A total of 821 subjects were enrolled in the study; 533 subjects were randomly assigned to liraglutide or placebo treatment after the metformin plus rosiglitazone run-in period (288 subjects were run-in failures due to FPG values out of range [135–230 mg/dl; 7.5–12.8 mmol/l] or other reasons). Three subjects were randomized but were withdrawn before receiving the study drug. Baseline characteristics were balanced across treatment groups (Table 1). The majority (83%) of the randomized subjects were treated with two or more OADs before the study.
At the end of the study, the mean A1C values for the overall population decreased by (means ± SE) 1.5 ± 0.1% for both 1.2 and 1.8 mg/day liraglutide groups and 0.5 ± 0.1% for the placebo group. Liraglutide-treated subjects had superior glycemic control compared with those in the placebo group (liraglutide 1.2 mg/day vs. placebo: −0.9% [95% CI −1.1 to −0.8] and liraglutide 1.8 mg/day vs. placebo: −1.1% [−1.1 to −0.8]). Within the first 12 weeks of the study, mean A1C values decreased from baseline for the liraglutide-treated groups and thereafter remained steady throughout the trial (Fig. 1A).
A logistic regression analysis demonstrated that a significantly greater percentage of subjects in both of the liraglutide groups achieved the ADA and AACE/IDF A1C goals compared with placebo (P < 0.0001 for all comparisons of liraglutide to placebo for both A1C goals) (Fig. 1B). At the end of the study, 57.5 and 53.7% of subjects in the 1.2 and 1.8 mg liraglutide/day groups, respectively, had an A1C <7%, compared with 28.1% in the placebo group, with 37.3 and 36.2%, respectively, reaching ≤6.5% compared with 14.4% with placebo.
FPG values decreased within 2 weeks of randomization with liraglutide, remaining relatively stable thereafter, while with placebo, smaller decreases occurred (Fig. 1C). End-of-study FPG values were 139 ± 49 mg/dl (7.7 ± 2.7 mmol/l), 137 ± 41 mg/dl (7.6 ± 2.3 mmol/l), and 171 ± 54 mg/dl (9.5 ± 3.0 mmol/l) in the 1.2 and 1.8 mg liraglutide/day and placebo groups, respectively. The decreases in FPG from baseline for the liraglutide groups (−40 mg/dl [−2.2 mmol/l] and −44 mg/dl [−2.4 mmol/l] for 1.2 and 1.8 mg liraglutide/day groups, respectively) were significantly greater than the decrease observed in the placebo group (−8 mg/dl [−0.4 mmol/l], P < 0.0001).
Mean 90-min PPG (mean of three meals), from self-monitored seven-point plasma glucose measurements at the end of the study, decreased from baseline in all treatment groups by −47 mg/dl (2.6 mmol/l) for 1.2 mg liraglutide/day, −49 mg/dl (2.7 mmol/l) for 1.8 mg liraglutide/day, and −14 mg/dl (0.8 mmol/l) for placebo (P < 0.001 comparisons of all liraglutide groups to placebo). The postprandial increment (postmeal value minus premeal) was significantly reduced over breakfast with liraglutide treatment (−16, −14, and −5 mg/dl [−0.9, −0.8, −0.3 mmol/l], respectively; P < 0.05 for both liraglutide treatment groups vs. placebo) but not for lunch and dinner.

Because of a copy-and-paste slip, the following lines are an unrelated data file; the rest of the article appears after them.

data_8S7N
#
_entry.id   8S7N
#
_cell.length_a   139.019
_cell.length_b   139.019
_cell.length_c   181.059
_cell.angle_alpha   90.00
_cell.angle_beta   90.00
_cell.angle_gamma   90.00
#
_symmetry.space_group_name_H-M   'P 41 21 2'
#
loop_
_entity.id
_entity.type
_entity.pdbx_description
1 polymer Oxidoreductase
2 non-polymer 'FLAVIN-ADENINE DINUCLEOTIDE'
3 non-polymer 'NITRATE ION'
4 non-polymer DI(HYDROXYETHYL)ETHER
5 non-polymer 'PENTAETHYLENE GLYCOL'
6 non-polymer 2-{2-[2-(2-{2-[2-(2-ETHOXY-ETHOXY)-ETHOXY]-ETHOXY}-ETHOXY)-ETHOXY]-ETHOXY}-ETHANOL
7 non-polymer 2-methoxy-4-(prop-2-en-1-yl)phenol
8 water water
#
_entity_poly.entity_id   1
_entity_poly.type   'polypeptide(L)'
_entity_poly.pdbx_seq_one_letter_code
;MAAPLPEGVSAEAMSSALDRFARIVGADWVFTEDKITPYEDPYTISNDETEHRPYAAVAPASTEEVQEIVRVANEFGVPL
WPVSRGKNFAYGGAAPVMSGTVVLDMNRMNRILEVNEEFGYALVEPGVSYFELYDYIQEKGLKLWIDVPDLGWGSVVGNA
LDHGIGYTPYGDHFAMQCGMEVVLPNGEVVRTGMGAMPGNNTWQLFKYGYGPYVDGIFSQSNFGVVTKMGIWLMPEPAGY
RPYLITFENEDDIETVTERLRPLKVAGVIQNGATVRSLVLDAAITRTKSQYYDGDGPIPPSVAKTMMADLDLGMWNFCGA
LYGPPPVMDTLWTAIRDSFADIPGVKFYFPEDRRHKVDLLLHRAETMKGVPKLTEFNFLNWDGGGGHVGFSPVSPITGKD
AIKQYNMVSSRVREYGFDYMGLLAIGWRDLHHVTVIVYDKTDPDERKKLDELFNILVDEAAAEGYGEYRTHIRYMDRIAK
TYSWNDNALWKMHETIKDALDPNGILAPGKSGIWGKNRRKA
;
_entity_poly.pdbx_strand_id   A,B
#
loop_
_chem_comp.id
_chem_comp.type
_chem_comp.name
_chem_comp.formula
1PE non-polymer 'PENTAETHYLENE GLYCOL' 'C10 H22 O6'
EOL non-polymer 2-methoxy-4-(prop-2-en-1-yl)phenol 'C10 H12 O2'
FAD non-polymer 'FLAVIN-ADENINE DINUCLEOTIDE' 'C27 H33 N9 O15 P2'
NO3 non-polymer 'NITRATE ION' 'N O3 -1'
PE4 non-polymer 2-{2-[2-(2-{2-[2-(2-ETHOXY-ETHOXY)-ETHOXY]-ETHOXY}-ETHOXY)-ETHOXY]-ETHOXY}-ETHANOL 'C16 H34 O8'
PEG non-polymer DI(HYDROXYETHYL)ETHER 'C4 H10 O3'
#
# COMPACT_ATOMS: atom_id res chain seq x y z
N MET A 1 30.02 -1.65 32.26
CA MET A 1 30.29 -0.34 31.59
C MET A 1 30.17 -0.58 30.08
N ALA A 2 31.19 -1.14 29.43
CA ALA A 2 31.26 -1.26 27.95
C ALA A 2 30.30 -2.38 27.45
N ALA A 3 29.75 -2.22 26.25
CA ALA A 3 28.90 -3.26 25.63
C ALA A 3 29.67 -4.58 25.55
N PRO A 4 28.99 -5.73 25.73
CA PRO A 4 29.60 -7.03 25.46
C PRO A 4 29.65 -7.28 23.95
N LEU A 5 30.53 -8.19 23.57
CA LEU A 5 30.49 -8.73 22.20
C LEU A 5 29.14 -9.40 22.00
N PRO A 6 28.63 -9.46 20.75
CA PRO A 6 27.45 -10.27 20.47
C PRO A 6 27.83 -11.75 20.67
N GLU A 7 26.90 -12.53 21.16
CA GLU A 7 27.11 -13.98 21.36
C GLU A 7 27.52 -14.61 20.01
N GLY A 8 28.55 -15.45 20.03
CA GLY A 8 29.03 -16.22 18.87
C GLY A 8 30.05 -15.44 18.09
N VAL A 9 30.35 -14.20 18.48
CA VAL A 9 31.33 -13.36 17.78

Mean change in body weight over time is shown in Fig. 1D. Weight loss was observed in the liraglutide-treated groups ([means ± SE] 1.0 ± 0.3 and 2.0 ± 0.3 kg from baseline for 1.2 and 1.8 mg liraglutide/day groups, respectively) and was significantly different (P < 0.0001) from the weight gain in the placebo group (0.6 ± 0.3 kg). The weight loss in the 1.8 mg liraglutide/day group was significantly greater than the 1.2 mg liraglutide/day group (P = 0.011).
The 1.2 and 1.8 mg liraglutide/day groups had significant reductions in mean SBP compared with the placebo group (Table 2) (Fig. 1E) (placebo-corrected difference: 1.2 mg liraglutide/day: −5.6 mmHg, P < 0.0001; 1.8 mg liraglutide/day: −4.5mmHg, P = 0.0009). There were no significant differences between treatment groups in diastolic blood pressure (DBP). Minor, but statistically significant, increases in pulse rate were observed in the liraglutide-treated groups versus placebo (2 and 3 bpm for 1.2 mg (P = 0.0071) and 1.8 mg liraglutide (P = 0.0001), respectively) with a decrease of 0.5 bpm for placebo. Changes in lipids from baseline are presented in Table 2 showing that free fatty acid values decreased with liraglutide treatment as compared with an increase with placebo, and LDL cholesterol and triglycerides decreased significantly more in the 1.2 mg liraglutide group than in the placebo group.
The decreases in the proinsulin-to-insulin ratio from baseline (baseline of 0.4 across all groups) for the liraglutide groups were significant (P < 0.05) compared with the placebo group, which increased from baseline (Table 2). The increase in C-peptide was significantly greater in the liraglutide groups (131 and 144 pmol/l for 1.2 and 1.8 mg liraglutide, respectively) compared with an increase of 51 pmol/l for placebo (P < 0.05 for comparison of both liraglutide groups to placebo). Both liraglutide treatment groups had significant improvements (increase of 27 absolute percentage points) in HOMA-B for both groups from baseline values of 34 to 37%, respectively, compared with an improvement in the placebo group of 6 absolute percentage points from a baseline of 40% (P < 0.0001 for both groups vs. placebo). Insulin resistance (measured by HOMA-IR) was reduced in all three treatment groups but was not significantly different between groups. No significant differences in the change-from-baseline of HOMA-IR and fasting insulin and glucagon values were observed between either of the liraglutide groups versus the placebo group (Table 2).